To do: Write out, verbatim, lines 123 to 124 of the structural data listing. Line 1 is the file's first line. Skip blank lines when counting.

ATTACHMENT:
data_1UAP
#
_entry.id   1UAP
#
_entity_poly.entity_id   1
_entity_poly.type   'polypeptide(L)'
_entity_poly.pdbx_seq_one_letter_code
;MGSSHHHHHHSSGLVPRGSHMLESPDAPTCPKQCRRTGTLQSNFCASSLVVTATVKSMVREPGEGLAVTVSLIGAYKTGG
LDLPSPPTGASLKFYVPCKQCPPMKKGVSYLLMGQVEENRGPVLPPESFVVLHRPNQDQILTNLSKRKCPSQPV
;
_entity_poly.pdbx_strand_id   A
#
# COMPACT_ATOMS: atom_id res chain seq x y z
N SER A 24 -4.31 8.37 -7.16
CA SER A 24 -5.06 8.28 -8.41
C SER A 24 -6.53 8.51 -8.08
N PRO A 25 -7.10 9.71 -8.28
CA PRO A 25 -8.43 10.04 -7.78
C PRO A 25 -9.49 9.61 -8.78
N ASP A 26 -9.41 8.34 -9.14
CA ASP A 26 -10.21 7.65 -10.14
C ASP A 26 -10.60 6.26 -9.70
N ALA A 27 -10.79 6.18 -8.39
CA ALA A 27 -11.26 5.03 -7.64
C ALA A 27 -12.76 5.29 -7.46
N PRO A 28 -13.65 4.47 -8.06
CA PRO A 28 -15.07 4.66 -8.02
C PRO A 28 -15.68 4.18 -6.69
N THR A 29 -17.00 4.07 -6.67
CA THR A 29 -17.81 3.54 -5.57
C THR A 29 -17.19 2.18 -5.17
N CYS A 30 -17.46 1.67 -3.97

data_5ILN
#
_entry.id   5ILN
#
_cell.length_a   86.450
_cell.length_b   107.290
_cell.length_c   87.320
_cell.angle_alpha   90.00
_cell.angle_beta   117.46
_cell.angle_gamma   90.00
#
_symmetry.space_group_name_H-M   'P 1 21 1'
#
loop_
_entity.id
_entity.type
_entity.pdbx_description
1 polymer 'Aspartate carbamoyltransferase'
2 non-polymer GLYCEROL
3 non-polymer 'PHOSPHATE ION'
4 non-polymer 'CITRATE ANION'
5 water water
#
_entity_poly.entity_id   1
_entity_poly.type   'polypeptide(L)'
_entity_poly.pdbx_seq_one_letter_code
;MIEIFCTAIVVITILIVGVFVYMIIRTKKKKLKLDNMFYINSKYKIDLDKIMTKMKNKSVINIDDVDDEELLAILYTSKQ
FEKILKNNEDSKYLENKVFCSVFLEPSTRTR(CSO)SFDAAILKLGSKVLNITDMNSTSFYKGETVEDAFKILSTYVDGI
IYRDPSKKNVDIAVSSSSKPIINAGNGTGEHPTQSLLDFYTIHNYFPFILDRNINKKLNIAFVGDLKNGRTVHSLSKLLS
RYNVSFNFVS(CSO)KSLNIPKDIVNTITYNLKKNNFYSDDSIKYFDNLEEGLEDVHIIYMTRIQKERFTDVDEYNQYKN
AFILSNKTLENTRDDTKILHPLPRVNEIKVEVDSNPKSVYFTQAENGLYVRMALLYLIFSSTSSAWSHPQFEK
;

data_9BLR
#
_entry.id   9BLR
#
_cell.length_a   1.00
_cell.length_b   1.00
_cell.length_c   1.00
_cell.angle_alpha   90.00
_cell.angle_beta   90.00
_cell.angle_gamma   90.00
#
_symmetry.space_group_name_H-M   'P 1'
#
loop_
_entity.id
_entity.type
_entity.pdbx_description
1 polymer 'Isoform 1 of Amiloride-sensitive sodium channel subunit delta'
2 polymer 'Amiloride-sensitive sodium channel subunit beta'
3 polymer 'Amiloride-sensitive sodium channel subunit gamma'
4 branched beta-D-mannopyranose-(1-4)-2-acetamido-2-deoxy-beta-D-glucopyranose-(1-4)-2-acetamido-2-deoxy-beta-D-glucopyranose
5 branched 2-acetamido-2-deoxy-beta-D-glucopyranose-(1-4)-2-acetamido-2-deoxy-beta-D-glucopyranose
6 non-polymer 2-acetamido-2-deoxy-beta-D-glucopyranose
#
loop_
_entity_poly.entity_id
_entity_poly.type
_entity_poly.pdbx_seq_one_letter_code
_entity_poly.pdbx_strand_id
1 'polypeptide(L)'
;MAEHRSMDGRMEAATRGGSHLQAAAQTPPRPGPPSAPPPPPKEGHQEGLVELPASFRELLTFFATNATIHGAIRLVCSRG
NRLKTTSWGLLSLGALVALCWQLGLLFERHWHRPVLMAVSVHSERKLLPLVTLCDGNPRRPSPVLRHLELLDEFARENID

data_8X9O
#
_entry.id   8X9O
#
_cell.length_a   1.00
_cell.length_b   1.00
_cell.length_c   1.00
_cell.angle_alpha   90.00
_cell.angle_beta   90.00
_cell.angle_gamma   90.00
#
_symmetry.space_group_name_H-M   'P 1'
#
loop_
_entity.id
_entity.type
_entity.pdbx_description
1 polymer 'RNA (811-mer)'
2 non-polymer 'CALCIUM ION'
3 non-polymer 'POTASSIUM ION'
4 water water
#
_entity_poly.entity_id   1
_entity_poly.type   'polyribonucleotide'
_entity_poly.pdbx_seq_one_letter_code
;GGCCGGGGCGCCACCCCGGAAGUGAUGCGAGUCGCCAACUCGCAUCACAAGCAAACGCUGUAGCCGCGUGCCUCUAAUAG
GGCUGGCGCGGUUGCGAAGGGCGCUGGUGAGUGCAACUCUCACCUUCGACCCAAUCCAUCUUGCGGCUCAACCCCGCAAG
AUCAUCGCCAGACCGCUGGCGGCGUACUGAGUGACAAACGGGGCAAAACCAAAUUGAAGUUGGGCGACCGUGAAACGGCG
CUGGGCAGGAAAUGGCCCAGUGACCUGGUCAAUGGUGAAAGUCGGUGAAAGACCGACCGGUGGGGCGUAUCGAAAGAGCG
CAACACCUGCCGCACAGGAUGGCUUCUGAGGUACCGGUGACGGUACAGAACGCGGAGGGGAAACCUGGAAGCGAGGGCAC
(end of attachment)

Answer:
GGCUGGCGCGGUUGCGAAGGGCGCUGGUGAGUGCAACUCUCACCUUCGACCCAAUCCAUCUUGCGGCUCAACCCCGCAAG
AUCAUCGCCAGACCGCUGGCGGCGUACUGAGUGACAAACGGGGCAAAACCAAAUUGAAGUUGGGCGACCGUGAAACGGCG